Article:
As to the death of Mr. Garner, I was taught that the fastest way to evaluate if someone is breathing is are they talking. Like the union rep said, if you are talking, you are breathing. If Mr. Garner did indeed say "I can't breathe" eleven times like certain commentators say he did, then he was lying at least the first ten times. My problem with this one is that it certainly looks like a chokehold to me and the NYPD had banned the use of the chokehold. While the argument that a reasonable person would not have thought that a chokehold would have killed Mr. Garner is true, Officer Panteleo was not supposed to use a chokehold at all which in my mind hurts the reasonable assumption argument. I do think that this one should have gone to a trial, although I am not confident that a jury should vote for conviction beyond a reasonably doubt. A wrongful death lawsuit has already been filed, and with the lower standard of evidence and culpability in a civil trial, I think that there is a better chance for Mr. Garner's family to succeed in the lawsuit, leaving a legal situation similar to OJ Simpsons (not criminally guilty but civily guilty).

Link to comment
Share on other sites

It is presentation of evidence that makes the difference.

 

In the cases in question, that is certainly the perception among many people. That is my opinion, too. What I'm saying is that even when the prosecution would be willing to bring charges, it is still dependent upon police statements and investigators. It is not just that police are rarely indicted or convicted, it is that crimes may not even be investigated. We really don't know the scale or spread of the problem.

Link to comment
Share on other sites

Stereotype much? I realize that it has not been extensively publicized, but South Carolina has indicted three Caucasian police officers this year for shooting African Americans. I do not know of the details of the three cases (one of which was after a multi-year investigation, one of which was after the video that I mentioned in a previous post), what percentage they are of the total, etc, but it appears that at least some prosecutors will prosecute police.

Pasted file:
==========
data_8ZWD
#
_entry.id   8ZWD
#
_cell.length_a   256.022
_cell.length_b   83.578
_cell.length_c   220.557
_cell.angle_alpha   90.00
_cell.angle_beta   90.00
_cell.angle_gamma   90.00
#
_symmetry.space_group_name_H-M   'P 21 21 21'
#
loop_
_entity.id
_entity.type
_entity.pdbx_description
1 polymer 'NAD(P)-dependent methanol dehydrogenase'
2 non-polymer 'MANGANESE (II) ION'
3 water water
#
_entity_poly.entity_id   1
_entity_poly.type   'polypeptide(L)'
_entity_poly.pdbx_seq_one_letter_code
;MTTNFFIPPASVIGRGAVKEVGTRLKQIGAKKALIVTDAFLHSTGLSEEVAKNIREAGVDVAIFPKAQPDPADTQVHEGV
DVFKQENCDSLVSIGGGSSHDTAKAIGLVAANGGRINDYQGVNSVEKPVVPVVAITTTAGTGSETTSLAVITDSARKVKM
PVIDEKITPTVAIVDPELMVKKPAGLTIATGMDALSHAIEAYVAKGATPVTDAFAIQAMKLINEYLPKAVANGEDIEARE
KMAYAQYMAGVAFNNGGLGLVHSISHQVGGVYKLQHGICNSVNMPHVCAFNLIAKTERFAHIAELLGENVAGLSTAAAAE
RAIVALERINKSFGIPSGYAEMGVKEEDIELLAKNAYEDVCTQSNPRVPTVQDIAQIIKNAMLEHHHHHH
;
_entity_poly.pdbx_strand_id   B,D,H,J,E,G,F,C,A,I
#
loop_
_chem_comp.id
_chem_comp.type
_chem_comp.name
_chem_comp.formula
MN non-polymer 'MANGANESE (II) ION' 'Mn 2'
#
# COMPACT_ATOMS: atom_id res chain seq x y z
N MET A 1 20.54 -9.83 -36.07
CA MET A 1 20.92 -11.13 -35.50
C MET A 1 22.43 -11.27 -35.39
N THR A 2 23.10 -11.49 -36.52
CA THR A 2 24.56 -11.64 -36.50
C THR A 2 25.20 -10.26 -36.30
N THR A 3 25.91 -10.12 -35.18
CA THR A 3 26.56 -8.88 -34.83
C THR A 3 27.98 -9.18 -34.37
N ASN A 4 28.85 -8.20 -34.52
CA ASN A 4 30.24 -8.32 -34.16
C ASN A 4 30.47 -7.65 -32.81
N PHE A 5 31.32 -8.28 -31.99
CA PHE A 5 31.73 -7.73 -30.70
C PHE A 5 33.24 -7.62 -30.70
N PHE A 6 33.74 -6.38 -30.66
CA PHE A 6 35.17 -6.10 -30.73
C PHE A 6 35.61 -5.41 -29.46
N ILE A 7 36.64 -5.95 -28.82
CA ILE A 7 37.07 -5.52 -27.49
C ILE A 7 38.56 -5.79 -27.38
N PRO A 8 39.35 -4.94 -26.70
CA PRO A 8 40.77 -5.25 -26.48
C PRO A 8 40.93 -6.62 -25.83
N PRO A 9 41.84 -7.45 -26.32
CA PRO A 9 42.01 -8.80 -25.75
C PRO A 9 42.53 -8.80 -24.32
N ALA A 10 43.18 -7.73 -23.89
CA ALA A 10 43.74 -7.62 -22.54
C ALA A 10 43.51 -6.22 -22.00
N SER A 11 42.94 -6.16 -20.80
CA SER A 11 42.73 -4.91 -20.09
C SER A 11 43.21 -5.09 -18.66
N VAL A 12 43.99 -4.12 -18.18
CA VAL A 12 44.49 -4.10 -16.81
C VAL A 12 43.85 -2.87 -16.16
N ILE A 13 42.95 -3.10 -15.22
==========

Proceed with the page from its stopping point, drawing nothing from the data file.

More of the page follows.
It's less a stereotype and more a statistic. Grand juries almost always indict anyone but police and almost never indict police. There are exceptions, but they are rare. Saying that the indictment rate is nonzero is entirely beside the point.

In the cases in question, that is certainly the perception among many people. That is my opinion, too. What I'm saying is that even when the prosecution would be willing to bring charges, it is still dependent upon police statements and investigators. It is not just that police are rarely indicted or convicted, it is that crimes may not even be investigated. We really don't know the scale or spread of the problem.

In this same vein, I find it unconscionable that we don't collect national statistics on police use of force and police misconduct. We have some statistics, but they're not fully national in scope and fundamentally flawed in key respects. Surely if we could track the numbers we would know where bigger problems are and could track down best practices. It's hard to formulate good policy out of ignorance.

Link to comment
Share on other sites

In this same vein, I find it unconscionable that we don't collect national statistics on police use of force and police misconduct. We have some statistics, but they're not fully national in scope and fundamentally flawed in key respects. Surely if we could track the numbers we would know where bigger problems are and could track down best practices. It's hard to formulate good policy out of ignorance.